Doctors Lounge - Cardiology Answers
"The information provided on www.doctorslounge.com is designed to support, not replace, the relationship that exists between a patient/site visitor and his/her physician."
Forum Name: Arrhythmias
Question: Alternatives to prescribed beta blocker?
|dacubster - Mon Dec 10, 2007 1:53 am||
I am a 24 year old female with a history of asthma, bronchitis, hyperthyroidism.
Also I suffer from an unexplained fast heartrate and have been so for almost 2 years. Originally the doctors contributed it to the hyperthyroidism, where it was initially noticed when I first began having thyroid problems. However, the thyroid has been well under control for the last 8-10 months, and the heart rate has not changed.
I have seen both a regular cardiologist and an electrophysiologist. All the tests were run. Numerous EKGs documented runs of sinus tachycardia anywhere from 120 to 190 bpm some which lasted hours on end. I also underwent an Echo, tilt table tests, and an EP study. The EP study did not produce a dangerous arrythmia, just a fast sinus rate. Therefore they were unable to give me a diagnosis and told me to continue on my beta blocker. Originally I took Propranolol but suffered bouts of hypotension and syncope. So I am currently and have been for the last year 25 mg of Toprol XL.
However, as you have probably noticed that I have asthma and every doctor I have worries about that interaction with the asthma. However, I have been able to take it alongside the asthma for that time frame. However, my allergies and asthma are terrible and have not improved in a long time. My allergist and pulmonologist want me to receive allergy shots, since I am frequently plagued by allergy attacks which turn into asthma attacks. But the fact that I am on the Toprol makes the allergy shots impossible (they refuse to even attempt it).
Right now I am in a bad place. The doctors don't want me off the Toprol because my heart rate speeds up without cause (before you ask they have basically determined it doesn't correlate with my anxiety). However, I am frequently sick from the allergies and asthma, and find myself at the doctor and on antibiotics every few weeks.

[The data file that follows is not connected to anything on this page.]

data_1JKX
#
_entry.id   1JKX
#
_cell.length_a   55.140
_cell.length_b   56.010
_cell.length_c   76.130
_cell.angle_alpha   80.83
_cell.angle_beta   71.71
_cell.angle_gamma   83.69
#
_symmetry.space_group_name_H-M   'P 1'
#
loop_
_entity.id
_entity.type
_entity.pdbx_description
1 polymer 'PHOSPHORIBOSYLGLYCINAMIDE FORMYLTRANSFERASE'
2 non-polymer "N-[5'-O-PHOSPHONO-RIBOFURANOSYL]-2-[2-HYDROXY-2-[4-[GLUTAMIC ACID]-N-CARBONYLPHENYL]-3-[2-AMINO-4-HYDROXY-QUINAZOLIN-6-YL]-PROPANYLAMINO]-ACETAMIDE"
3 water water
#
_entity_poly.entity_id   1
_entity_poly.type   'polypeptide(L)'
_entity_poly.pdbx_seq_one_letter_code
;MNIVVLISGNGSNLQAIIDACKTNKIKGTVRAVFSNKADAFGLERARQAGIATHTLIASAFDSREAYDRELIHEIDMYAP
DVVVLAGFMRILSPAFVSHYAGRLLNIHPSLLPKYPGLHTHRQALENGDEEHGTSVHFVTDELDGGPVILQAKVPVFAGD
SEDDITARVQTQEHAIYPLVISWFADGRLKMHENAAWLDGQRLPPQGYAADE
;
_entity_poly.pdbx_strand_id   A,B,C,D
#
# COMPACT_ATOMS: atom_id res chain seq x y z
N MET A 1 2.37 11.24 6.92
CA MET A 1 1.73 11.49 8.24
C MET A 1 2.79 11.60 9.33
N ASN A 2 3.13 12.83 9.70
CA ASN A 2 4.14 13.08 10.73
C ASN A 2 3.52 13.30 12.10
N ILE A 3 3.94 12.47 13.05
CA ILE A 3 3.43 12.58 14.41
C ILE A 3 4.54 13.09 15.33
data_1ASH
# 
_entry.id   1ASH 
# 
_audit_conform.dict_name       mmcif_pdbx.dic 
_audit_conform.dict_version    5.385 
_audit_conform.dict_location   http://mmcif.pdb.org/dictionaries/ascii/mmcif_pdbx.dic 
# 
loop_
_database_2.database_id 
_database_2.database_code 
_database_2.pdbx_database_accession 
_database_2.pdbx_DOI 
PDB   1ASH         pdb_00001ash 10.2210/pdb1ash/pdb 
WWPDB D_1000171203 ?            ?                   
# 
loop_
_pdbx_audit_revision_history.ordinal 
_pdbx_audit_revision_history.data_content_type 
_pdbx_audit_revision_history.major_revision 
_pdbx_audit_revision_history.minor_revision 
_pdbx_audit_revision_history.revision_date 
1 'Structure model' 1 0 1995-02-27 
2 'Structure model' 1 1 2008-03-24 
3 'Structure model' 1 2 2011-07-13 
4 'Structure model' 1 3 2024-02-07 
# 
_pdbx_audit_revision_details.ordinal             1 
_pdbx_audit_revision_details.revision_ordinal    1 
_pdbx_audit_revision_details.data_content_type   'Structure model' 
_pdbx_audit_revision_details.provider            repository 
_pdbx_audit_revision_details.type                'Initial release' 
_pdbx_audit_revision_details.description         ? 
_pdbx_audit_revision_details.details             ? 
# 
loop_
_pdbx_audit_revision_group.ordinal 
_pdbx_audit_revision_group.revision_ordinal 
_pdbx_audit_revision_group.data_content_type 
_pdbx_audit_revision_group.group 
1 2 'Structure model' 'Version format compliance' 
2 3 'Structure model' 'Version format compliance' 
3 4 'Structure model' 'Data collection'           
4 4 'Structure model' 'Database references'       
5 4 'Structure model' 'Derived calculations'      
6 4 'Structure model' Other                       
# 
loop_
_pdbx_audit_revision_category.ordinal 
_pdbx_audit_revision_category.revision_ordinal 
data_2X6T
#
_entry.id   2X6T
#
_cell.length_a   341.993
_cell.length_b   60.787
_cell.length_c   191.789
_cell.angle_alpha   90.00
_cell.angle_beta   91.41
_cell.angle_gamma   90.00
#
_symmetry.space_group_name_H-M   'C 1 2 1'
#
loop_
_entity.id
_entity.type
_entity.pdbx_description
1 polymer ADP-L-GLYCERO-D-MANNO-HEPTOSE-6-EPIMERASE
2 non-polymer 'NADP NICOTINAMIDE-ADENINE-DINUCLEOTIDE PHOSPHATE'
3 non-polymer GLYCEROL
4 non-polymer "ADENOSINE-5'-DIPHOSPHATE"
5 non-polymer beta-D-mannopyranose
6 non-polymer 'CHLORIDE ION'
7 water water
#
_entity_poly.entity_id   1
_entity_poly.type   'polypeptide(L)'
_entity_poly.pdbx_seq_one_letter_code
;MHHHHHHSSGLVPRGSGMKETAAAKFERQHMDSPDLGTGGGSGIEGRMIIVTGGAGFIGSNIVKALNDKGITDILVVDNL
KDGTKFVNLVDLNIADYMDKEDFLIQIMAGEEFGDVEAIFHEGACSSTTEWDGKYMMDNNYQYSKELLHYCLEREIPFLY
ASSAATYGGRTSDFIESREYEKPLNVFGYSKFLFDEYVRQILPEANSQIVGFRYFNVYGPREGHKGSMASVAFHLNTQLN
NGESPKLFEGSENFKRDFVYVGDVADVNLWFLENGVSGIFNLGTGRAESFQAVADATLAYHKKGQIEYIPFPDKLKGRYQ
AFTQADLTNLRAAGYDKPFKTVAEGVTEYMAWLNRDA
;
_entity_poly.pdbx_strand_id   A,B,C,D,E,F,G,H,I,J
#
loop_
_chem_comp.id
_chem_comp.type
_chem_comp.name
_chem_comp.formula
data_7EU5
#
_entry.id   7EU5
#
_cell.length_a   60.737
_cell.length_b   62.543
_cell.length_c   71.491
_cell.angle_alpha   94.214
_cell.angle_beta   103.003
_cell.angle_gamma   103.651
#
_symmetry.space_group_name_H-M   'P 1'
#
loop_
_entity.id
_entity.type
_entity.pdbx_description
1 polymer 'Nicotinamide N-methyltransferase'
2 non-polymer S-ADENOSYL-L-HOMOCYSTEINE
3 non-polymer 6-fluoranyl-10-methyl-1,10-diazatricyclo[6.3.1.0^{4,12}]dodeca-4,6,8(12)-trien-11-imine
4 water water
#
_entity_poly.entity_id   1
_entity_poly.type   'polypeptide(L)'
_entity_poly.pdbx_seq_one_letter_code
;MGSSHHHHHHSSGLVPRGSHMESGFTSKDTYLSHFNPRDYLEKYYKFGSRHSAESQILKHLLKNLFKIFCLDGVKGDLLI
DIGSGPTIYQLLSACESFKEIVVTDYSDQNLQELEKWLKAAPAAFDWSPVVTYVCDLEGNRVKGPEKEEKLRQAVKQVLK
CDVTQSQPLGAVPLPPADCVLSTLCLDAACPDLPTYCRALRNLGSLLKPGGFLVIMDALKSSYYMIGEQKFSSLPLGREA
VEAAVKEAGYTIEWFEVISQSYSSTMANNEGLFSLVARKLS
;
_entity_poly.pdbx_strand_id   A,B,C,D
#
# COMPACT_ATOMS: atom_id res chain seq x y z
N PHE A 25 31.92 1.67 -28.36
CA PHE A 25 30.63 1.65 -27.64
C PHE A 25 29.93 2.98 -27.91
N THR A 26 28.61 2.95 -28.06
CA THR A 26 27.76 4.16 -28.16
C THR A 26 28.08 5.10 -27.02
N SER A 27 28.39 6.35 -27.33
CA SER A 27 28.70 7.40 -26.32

I can't seem to get any suggestions from my doctors and neither the cardiologists or allergists want to change their opinion on what I should take.
I have heard that there are other types of blockers that can be used to treat tachycardia that don't interfere with allergy shots. Any thoughts on what these are and if they could be effective? I have heard though that some of these can make your heart problems worse?
Any advice or suggestions would be greatly appreciated.
|Dr. Chan Lowe - Mon Jan 21, 2008 12:42 pm||
This is a very difficult situation. It is very likely that the beta blocker is making your asthma worse. It is also definitely contraindicated to give allergy shots while on beta blockers because the risk of a reaction goes up and the effects of the reversal medicine may be blunted. On the other side of the issue is the fact that beta blockers are the best medication to treat idiopathic sinus tachycardia (idiopathic meaning unknown cause).
There is a class of medication called calcium channel blockers that do not exacerbate asthma and can have some effect in controlling heart rate. They are not nearly as effective as beta blockers and don't work for some people. It may be worth discussing a possible trial of this class of medicine with your doctor to see if it may be an option. If it works, your asthma will likely get better and using the calcium channel blocker will allow you to receive the allergy shots if needed.
Unfortunately, there are many people who will not get sufficient control of their tachycardia with a calcium channel blocker but some do so it may be worth a try.
|| Check a doctor's response to similar questions|
Are you a Doctor, Pharmacist, PA or a Nurse?
Join the Doctors Lounge online medical community
Editorial activities: Publish, peer review, edit online articles.
Ask a Doctor Teams: Respond to patient questions and discuss challenging presentations with other members.